May 1, 2020

  • A member of the Seattle Fire Department leaves the scene following a medical response as efforts continue to help slow the spread of COVID-19 in Seattle, Washington, U.S. March 31, 2020, photo by Jason Redmond/Reuters

    Commentary

    The Justice System and the COVID-19 Pandemic: Resources for Policymakers

    From closed courts to increased risk for first responders, the COVID-19 pandemic has introduced new challenges for the justice system. RAND research provides insights that may be helpful as decisionmakers try and address some of these issues.

    Apr 20, 2020

  • Report

    Court Appearances in Criminal Proceedings Through Telepresence: Identifying Research and Practice Needs to Preserve Fairness While Leveraging New Technology

    In 2018, the Priority Criminal Justice Needs Initiative convened a workshop to explore the use of telepresence technology in the courtroom. Participants expressed the need for research-driven utilization to ensure that its full potential is realized.

    Jan 20, 2020

  • Gulbahar Jelilova, an ethnic Uighur activist from Kazakhstan, poses for a photograph in Istanbul, Turkey, November 16, 2018, photo by Murad Sezer/Reuters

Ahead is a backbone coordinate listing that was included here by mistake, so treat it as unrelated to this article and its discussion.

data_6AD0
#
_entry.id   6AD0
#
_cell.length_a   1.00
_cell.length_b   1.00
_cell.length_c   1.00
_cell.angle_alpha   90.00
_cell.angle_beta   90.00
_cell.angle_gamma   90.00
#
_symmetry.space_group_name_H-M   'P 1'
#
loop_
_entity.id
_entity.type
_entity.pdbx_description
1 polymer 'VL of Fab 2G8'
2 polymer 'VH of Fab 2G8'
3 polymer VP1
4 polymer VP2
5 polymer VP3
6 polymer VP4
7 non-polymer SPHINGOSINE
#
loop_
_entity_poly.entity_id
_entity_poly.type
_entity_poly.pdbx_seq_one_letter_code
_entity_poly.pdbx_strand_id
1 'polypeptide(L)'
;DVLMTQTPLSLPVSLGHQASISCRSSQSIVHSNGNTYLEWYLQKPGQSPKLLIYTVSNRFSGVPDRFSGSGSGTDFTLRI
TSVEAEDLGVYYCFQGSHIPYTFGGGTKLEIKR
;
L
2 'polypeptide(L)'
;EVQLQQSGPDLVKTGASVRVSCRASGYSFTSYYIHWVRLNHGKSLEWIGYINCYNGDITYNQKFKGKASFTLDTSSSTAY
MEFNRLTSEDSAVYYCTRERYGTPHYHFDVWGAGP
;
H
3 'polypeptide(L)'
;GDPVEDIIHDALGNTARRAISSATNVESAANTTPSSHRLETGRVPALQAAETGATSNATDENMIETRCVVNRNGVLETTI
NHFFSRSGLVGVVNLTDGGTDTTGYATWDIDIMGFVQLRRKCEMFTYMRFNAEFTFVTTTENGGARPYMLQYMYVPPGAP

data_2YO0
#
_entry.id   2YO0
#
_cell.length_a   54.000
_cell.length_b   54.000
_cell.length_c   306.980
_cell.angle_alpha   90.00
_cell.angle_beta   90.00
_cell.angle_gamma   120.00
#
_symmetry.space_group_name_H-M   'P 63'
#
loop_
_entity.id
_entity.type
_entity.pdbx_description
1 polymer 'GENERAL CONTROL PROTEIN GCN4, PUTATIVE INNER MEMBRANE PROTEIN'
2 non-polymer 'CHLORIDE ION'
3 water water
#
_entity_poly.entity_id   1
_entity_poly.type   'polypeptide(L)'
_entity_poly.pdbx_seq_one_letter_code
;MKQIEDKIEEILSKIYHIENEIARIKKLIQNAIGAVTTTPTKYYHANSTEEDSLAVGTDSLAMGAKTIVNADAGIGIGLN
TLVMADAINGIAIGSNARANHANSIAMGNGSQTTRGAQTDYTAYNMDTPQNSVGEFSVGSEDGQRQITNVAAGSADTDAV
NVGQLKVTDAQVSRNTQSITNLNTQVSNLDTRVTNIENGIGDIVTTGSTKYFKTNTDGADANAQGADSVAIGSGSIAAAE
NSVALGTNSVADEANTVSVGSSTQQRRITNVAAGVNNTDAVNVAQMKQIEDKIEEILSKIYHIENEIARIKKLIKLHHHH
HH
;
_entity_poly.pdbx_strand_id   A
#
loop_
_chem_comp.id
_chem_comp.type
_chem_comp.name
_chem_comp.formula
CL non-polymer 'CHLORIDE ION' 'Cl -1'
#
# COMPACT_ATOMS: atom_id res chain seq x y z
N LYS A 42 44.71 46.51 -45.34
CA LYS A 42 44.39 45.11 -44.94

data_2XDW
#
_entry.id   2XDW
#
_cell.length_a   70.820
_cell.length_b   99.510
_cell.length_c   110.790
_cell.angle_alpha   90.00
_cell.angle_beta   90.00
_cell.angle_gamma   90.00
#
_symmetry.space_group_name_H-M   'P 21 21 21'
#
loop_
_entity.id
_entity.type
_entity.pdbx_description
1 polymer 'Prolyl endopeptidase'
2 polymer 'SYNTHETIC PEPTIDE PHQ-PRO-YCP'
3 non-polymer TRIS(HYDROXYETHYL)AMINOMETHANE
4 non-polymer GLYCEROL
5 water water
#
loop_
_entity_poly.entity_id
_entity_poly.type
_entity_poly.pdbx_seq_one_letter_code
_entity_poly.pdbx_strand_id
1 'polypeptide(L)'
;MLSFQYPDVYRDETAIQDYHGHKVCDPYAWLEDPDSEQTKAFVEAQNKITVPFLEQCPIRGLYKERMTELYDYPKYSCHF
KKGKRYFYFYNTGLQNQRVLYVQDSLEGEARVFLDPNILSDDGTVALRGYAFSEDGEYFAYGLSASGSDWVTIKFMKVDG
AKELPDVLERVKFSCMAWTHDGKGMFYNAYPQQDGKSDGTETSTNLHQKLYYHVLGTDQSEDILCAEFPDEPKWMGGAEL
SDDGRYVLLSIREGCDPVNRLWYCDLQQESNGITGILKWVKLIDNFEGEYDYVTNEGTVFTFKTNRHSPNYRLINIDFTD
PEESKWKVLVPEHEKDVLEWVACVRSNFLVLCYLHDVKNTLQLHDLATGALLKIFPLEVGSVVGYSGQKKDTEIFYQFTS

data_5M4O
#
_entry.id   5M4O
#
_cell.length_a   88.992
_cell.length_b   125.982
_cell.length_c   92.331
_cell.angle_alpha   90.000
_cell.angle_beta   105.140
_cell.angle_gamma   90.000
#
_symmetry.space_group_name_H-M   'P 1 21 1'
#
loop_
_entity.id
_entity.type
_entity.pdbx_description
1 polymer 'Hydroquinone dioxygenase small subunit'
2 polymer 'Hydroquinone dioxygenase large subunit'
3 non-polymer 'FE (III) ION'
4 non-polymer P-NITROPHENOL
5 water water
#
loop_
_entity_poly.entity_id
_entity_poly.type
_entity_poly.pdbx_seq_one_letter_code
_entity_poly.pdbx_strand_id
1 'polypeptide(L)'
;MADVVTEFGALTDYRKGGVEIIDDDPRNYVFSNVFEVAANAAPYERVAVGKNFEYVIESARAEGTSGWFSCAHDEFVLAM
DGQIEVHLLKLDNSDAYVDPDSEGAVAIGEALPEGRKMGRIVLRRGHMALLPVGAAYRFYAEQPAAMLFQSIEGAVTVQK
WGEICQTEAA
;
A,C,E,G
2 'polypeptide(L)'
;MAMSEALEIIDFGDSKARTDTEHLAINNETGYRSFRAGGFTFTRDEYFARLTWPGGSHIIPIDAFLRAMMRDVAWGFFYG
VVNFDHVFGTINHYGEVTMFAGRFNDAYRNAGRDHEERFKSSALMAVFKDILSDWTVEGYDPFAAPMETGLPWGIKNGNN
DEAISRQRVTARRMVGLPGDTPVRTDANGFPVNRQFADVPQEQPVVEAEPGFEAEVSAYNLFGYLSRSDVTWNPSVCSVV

Commentary

    How Washington Could Make Beijing Listen on Xinjiang

    In autonomous Xinjiang, at least one million ethnic Uighurs, Kazakhs, and other Muslim minorities have been incarcerated by the Chinese government. What can the United States and its allies do to help defuse this humanitarian crisis?

    Jan 17, 2020

  • Report

    Who Settles in Workers' Compensation?

    The process of determining appropriate workers' compensation benefits can be costly and complicated. Changes in permanent disability benefits in Oregon provide a case study on the relationship between the expected value of the benefit and the probability of settlement.

    Dec 23, 2019

  • In this video, James M. Anderson speaks about the mission and history of the RAND Institute for Civil Justice.

    Multimedia